Health Highlights: Dec. 16, 2015

By on December 16, 2015

Here are some of the latest health and medical news developments, compiled by the editors of HealthDay:

Lawsuit Filed Over WEN Hair Care Products

WEN all-in-one hair care products cause hair to fall out in clumps, as well as scalp irritation and rashes, according to a lawsuit filed on behalf of 200 consumers earlier this year.

The products, created by hair dresser Chaz Dean and sold by a company called Guthy-Renker, “contain an ingredient or combination of ingredients that cause significant hair loss, damage and other injuries,” according to the lawsuit.

The company did not immediately return requests for comment about the matter, CBS News reported.

“The parties are attempting to settle their differences and we have agreed to refrain from any extrajudicial statements in the meantime,” Amy Davis, lawsuit lead counsel, said in an email to CBS MoneyWatch.

A number of customers are posting negative online reviews about the products, which are promoted on QVC and sold on Amazon and Sephora.

“Please don’t be fooled by commercials and the paid actresses,” a customer warned on Amazon earlier this month, CBS News reported. “This product leaves your hair damaged and it takes months to get your hair back to a healthy condition again.”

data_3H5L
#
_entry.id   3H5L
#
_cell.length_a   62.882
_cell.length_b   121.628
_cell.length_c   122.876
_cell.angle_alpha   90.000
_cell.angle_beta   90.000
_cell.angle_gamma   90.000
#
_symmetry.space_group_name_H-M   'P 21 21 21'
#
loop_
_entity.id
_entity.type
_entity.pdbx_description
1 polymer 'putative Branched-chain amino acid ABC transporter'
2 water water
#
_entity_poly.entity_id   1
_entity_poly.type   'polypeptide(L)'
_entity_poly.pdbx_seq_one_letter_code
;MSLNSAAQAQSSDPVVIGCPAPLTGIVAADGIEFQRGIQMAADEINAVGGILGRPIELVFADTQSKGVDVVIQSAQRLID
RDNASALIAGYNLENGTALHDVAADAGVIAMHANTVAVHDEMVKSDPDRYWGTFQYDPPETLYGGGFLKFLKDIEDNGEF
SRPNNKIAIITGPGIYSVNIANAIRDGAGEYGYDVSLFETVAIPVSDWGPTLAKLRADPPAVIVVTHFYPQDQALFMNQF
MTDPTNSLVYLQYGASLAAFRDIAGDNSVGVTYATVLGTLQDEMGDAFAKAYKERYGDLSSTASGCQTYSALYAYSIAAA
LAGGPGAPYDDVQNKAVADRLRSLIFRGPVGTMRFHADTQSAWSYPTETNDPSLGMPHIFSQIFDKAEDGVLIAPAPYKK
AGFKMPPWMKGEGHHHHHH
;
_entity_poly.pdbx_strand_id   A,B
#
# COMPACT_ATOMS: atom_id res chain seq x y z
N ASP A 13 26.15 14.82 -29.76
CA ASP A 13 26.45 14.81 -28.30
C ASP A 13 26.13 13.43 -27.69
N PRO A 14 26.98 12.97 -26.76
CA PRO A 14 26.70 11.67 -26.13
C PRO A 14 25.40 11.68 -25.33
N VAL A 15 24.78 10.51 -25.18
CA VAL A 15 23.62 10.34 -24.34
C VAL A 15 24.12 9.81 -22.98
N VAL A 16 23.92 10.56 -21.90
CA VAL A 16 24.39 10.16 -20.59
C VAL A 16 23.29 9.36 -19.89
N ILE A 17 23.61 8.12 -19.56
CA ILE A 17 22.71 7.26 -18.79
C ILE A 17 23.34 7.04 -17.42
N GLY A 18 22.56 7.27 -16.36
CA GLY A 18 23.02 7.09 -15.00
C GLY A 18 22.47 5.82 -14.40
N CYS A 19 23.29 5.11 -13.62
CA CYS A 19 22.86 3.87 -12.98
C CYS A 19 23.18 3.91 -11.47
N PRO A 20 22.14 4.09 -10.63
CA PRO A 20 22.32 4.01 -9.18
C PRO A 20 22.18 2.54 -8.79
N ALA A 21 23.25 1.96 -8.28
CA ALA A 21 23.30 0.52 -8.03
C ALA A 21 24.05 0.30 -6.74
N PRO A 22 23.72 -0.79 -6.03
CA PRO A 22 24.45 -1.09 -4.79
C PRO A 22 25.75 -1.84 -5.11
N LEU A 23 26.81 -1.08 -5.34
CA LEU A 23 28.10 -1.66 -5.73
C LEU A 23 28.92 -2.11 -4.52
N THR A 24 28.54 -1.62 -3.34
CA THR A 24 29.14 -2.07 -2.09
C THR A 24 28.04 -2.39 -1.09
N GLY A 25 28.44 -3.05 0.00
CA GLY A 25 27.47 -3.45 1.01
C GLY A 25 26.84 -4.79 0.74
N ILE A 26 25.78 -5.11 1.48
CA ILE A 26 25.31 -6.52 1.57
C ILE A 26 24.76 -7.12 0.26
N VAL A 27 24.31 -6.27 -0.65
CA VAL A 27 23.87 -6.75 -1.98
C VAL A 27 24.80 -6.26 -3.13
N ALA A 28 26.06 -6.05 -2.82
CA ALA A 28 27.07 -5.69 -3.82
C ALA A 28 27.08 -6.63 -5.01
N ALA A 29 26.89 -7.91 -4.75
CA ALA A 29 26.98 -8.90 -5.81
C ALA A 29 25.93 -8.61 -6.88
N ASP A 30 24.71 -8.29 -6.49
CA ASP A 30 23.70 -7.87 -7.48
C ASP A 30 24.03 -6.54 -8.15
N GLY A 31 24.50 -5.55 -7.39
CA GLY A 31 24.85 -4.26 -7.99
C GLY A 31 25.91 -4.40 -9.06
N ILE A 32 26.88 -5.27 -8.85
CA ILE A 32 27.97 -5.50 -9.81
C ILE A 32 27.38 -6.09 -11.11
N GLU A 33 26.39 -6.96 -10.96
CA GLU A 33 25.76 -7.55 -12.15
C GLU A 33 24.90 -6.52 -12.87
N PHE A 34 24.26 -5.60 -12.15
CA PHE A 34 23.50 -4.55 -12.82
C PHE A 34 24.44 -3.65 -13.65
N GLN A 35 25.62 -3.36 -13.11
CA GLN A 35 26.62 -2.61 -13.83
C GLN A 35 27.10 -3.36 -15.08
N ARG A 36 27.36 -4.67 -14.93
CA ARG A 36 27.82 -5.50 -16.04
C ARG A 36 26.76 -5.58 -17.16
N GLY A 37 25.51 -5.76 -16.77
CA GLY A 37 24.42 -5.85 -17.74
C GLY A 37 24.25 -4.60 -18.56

Planned C-Section Poses More Risk to Infant Than Emergency C-Section: Study

Babies born by planned cesarean section have more health problems than those born by emergency C-section or vaginal birth, according to a new study.

The findings suggest that labor may give babies a healthier start, even if the labor has to be interrupted by C-section, The New York Times reported.

The findings from the 15-year study in Scotland were published in the Journal of the American Medical Association.

During labor, a baby comes into contact with bacteria from the mother, and this may help the child’s immune system development, said study leader Dr. Mairead Black, University of Aberdeen, The Times reported.

Infants born by planned C-section may have no exposure to bacteria from the mothers, while those born by emergency C-section have at least some exposure.

The findings are important due to the rising number of C-sections in the United States, where nearly one-third of infants are born by C-section, according to The Times.

In the U.S., the rate of C-section births with no medical indication rose from 3.3 percent of low-risk women in 1991 to 5.5 percent of such women in 2001.

Previous research has shown that children born by C-section are at increased risk for health problems such as allergies and obesity, and C-section has also been linked with a higher risk for type 1 diabetes, The Times reported.

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